Other than the $2.50 fees for using out-of-network ATMs or going to a different bank to pull out your money, Chime doesn’t charge any fees.
Overdrafts are free. There are no monthly maintenance fees for a checking or savings account. You can open an account with one penny.
If free banking is what you’re looking for, Chime offers it in many ways.

You’re OK with mobile-only banking

Chime doesn’t have physical bank branches. It relies on its mobile app and website to help customers manage their money, and uses direct deposit and 38,000 fee-free ATMs to help them deposit and withdraw their cash.
If you don’t need to go into a physical bank and don’t mind scrolling on your phone to do your banking, Chime can work well for you.

You have direct deposit at work

Many banks have direct deposit from employers, but Chime gives you access to your money up to two days earlier than some traditional banks that have direct deposit.
This can mean paying your bills on time and having cash in your hand when you need it, instead of possibly waiting for a day or two after payday.

You overdraft occasionally

If you try to buy something with your Chime debit card and don’t have enough money in your account, Chime will cover you up to $100. The money that you’re spotted will be deducted from your account when your next direct deposit arrives.
Customers must have direct deposits of $500 or more each month to be eligible for this service.

Who shouldn’t use Chime?

You prefer physical bank branches

Chime has no physical officers for customers. You’ll have to use its phone app, in-network ATMs and deal with cashiers at some retailers to deposit and withdraw money.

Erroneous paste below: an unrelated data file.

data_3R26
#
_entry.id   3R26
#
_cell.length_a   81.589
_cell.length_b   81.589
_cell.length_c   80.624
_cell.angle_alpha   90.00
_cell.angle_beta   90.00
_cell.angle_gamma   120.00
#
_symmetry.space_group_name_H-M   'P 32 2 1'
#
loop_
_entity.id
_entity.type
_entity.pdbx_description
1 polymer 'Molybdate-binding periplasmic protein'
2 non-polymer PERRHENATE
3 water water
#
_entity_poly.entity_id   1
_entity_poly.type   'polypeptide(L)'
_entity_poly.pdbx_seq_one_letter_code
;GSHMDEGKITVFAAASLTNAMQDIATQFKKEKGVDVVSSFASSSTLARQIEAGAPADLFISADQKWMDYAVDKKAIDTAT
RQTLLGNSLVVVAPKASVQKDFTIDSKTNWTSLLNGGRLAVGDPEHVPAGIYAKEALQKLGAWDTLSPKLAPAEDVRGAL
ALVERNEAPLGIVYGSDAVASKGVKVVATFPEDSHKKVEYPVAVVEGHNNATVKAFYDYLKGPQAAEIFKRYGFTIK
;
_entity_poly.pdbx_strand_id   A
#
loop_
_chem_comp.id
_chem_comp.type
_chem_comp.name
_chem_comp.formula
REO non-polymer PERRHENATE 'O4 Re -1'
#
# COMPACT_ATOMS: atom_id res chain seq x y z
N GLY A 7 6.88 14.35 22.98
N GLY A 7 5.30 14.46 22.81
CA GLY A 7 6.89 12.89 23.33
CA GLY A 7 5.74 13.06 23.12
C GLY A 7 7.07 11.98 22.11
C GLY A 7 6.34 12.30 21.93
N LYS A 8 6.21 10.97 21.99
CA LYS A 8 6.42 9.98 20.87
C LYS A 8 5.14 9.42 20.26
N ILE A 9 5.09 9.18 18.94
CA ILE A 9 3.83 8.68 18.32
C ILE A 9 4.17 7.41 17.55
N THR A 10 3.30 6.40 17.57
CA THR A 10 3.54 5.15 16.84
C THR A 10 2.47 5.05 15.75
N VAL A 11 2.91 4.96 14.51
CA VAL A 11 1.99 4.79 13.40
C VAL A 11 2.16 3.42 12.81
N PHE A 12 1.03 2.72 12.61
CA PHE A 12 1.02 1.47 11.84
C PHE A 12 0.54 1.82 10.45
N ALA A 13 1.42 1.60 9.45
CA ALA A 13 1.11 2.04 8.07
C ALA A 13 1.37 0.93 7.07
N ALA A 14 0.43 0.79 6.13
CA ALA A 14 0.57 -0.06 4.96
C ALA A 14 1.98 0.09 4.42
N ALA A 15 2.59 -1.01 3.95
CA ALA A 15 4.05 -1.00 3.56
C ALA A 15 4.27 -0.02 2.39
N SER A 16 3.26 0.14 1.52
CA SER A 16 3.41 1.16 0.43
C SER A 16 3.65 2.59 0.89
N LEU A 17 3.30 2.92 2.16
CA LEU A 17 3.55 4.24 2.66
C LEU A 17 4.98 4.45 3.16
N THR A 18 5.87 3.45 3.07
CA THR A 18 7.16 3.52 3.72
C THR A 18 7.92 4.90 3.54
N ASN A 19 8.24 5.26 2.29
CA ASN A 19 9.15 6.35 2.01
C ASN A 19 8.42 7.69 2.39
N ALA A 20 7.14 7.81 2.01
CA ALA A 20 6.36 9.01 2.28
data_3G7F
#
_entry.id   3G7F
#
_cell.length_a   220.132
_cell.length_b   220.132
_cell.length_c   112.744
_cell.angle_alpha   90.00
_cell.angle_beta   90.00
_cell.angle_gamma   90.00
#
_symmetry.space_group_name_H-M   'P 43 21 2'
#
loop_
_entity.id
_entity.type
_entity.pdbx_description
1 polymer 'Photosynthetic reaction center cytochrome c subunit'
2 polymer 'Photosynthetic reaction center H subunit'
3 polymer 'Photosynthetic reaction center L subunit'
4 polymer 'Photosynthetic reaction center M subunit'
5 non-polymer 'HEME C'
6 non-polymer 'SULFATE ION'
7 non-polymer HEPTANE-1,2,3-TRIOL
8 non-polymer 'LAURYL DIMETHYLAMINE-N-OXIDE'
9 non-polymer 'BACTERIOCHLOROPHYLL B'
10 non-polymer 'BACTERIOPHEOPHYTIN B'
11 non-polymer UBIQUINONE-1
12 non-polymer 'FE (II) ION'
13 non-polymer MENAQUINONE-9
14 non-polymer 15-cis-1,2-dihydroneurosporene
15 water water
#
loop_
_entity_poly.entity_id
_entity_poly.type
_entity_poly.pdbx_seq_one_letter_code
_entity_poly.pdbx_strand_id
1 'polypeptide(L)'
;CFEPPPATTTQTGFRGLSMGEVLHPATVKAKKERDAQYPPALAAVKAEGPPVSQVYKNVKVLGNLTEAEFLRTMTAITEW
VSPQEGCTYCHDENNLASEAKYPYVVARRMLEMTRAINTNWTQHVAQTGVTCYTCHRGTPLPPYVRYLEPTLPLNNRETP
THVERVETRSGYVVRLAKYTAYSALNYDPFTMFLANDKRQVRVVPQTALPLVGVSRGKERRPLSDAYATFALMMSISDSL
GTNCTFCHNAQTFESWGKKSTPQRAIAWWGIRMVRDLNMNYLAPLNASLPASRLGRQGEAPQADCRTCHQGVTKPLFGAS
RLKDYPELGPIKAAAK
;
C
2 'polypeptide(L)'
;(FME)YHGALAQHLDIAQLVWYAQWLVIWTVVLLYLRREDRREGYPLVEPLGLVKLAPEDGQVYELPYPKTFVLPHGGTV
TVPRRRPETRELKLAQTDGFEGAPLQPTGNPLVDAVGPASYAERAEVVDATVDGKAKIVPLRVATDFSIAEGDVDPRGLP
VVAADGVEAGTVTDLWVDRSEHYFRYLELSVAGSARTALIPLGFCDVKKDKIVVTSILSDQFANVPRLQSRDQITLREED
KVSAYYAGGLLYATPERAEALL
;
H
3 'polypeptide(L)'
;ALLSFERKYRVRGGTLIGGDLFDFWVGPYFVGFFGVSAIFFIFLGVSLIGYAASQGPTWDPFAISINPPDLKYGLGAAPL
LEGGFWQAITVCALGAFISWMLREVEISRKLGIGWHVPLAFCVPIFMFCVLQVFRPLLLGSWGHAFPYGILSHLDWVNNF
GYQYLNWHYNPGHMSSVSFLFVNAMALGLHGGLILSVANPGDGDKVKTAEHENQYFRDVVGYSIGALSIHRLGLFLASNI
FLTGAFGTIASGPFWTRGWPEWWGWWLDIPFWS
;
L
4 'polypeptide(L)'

If you use an ATM outside of its network you’ll be charged a $2.50 fee. Some third-party fees may be charged when depositing cash.
You can go into a physical bank or credit union to withdraw or deposit cash for your Chime accounts, but that bank will charge you $2.50 for each transaction.

You deposit cash often

As we just mentioned, if you want to deposit cash, it could cost you money. Bank of America, Chase, and other banks and banking services will accept cash deposits, as will some retailers, but a $2.50 charge will be made each time.

Chime pros and cons

Pros
  • 38,000 ATMs. Chime has more than 38,000 ATMs in two networks. All are in retail stores, so you may have to find a store that’s open at the hour you want to withdraw money, but finding one near you shouldn’t be difficult.
  • No fees. Other than $2.50 fees for using out-of-network ATMs or going to another bank or credit union, Chime doesn’t charge any fees. This includes no overdraft fees if you have direct deposit of $500 per month.
  • Early direct deposit access. With direct deposit from your employer, Chime gives you access to this money up to two days before traditional banks do.
Cons
  • No physical banks. Chime doesn’t have any physical offices, so you won’t be able to walk in talk with a teller or do other banking in person. You can deposit or withdraw cash at another bank with your Chime Visa debit card, but you’ll be charged $2.50 per transaction.
  • Depositing cash is difficult. Cash can’t be deposited at the ATMs that Chime works with. Some retailers that work with Chime may allow deposits, though they may charge a fee.
  • Transfer limits. Transferring money to Chime through an external bank is limited to $200 per day and $1,000 per month. You may be able to get around that by initiating the transfer at your external bank account, which may have higher limits.

Chime vs. competitors